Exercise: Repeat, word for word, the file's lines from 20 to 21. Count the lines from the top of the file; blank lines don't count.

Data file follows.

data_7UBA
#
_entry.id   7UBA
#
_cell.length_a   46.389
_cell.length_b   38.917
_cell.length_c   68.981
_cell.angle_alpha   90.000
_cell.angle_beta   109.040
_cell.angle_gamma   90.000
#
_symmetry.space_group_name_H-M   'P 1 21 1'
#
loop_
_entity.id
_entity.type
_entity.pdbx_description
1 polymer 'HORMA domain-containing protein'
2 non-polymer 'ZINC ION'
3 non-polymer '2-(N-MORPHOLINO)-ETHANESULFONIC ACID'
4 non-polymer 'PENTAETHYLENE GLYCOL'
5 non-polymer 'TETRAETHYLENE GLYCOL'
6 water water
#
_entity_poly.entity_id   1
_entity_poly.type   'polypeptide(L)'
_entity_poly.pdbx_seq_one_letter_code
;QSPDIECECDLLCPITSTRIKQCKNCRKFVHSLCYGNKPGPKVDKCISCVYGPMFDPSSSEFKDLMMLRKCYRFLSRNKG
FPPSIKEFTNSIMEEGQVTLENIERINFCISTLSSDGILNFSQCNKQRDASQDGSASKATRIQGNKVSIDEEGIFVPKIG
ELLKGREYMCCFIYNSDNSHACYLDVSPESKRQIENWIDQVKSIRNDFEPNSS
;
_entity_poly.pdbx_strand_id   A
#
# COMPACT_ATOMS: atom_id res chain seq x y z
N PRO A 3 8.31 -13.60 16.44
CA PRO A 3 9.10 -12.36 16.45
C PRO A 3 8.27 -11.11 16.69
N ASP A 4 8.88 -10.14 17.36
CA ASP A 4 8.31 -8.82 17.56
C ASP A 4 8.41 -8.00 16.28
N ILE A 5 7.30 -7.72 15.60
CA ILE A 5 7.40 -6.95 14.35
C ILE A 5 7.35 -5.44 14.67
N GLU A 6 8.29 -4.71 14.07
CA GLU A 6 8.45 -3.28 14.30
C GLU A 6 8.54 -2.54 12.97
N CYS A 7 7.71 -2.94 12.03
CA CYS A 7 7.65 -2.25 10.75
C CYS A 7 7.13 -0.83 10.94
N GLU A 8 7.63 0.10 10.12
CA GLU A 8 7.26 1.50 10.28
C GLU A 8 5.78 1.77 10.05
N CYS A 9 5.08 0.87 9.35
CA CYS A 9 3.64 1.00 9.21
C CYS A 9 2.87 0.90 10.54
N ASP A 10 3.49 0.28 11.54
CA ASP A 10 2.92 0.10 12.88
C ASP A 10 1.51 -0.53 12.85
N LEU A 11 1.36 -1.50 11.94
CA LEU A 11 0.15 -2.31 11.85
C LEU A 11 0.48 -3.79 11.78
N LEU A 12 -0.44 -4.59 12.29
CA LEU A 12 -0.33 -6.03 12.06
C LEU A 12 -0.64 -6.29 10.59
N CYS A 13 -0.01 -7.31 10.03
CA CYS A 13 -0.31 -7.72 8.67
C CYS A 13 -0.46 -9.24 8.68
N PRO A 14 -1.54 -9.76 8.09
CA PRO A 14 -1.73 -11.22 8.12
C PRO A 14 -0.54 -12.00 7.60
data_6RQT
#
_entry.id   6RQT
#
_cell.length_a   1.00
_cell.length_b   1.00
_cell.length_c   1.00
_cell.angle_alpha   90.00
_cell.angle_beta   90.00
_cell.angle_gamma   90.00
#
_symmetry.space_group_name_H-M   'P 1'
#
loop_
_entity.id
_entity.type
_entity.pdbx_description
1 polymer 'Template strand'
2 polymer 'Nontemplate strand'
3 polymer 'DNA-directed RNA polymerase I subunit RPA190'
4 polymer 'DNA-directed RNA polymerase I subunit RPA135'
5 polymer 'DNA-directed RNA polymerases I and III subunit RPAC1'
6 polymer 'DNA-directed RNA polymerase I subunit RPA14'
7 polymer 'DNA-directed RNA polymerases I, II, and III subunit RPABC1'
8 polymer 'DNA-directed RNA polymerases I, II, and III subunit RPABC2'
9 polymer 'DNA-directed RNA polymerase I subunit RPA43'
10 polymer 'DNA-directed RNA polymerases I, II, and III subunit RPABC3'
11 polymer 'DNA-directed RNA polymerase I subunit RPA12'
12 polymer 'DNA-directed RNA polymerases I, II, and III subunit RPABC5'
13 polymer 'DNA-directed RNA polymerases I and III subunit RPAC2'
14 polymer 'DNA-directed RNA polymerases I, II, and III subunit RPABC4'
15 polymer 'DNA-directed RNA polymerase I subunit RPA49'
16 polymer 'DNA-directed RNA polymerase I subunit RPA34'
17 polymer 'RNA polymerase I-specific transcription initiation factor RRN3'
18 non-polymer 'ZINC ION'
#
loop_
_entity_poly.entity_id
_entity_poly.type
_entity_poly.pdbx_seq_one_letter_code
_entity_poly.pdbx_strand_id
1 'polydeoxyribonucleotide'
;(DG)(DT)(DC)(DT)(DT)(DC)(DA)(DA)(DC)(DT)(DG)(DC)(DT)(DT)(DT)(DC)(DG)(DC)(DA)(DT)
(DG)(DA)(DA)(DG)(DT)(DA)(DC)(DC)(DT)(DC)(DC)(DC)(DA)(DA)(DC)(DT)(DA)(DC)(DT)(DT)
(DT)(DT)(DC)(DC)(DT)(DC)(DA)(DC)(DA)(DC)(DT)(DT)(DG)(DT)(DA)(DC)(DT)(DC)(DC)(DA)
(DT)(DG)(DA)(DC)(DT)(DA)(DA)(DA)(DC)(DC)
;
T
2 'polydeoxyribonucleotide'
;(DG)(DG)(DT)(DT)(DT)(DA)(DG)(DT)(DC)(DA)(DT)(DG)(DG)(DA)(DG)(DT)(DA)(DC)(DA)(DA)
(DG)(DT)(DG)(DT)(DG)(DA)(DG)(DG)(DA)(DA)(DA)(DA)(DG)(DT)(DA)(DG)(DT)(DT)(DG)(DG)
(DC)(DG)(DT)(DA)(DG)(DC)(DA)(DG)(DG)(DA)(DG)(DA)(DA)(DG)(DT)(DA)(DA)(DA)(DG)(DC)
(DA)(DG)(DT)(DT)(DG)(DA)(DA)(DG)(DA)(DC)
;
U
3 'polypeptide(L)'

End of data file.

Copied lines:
3 non-polymer '2-(N-MORPHOLINO)-ETHANESULFONIC ACID'
4 non-polymer 'PENTAETHYLENE GLYCOL'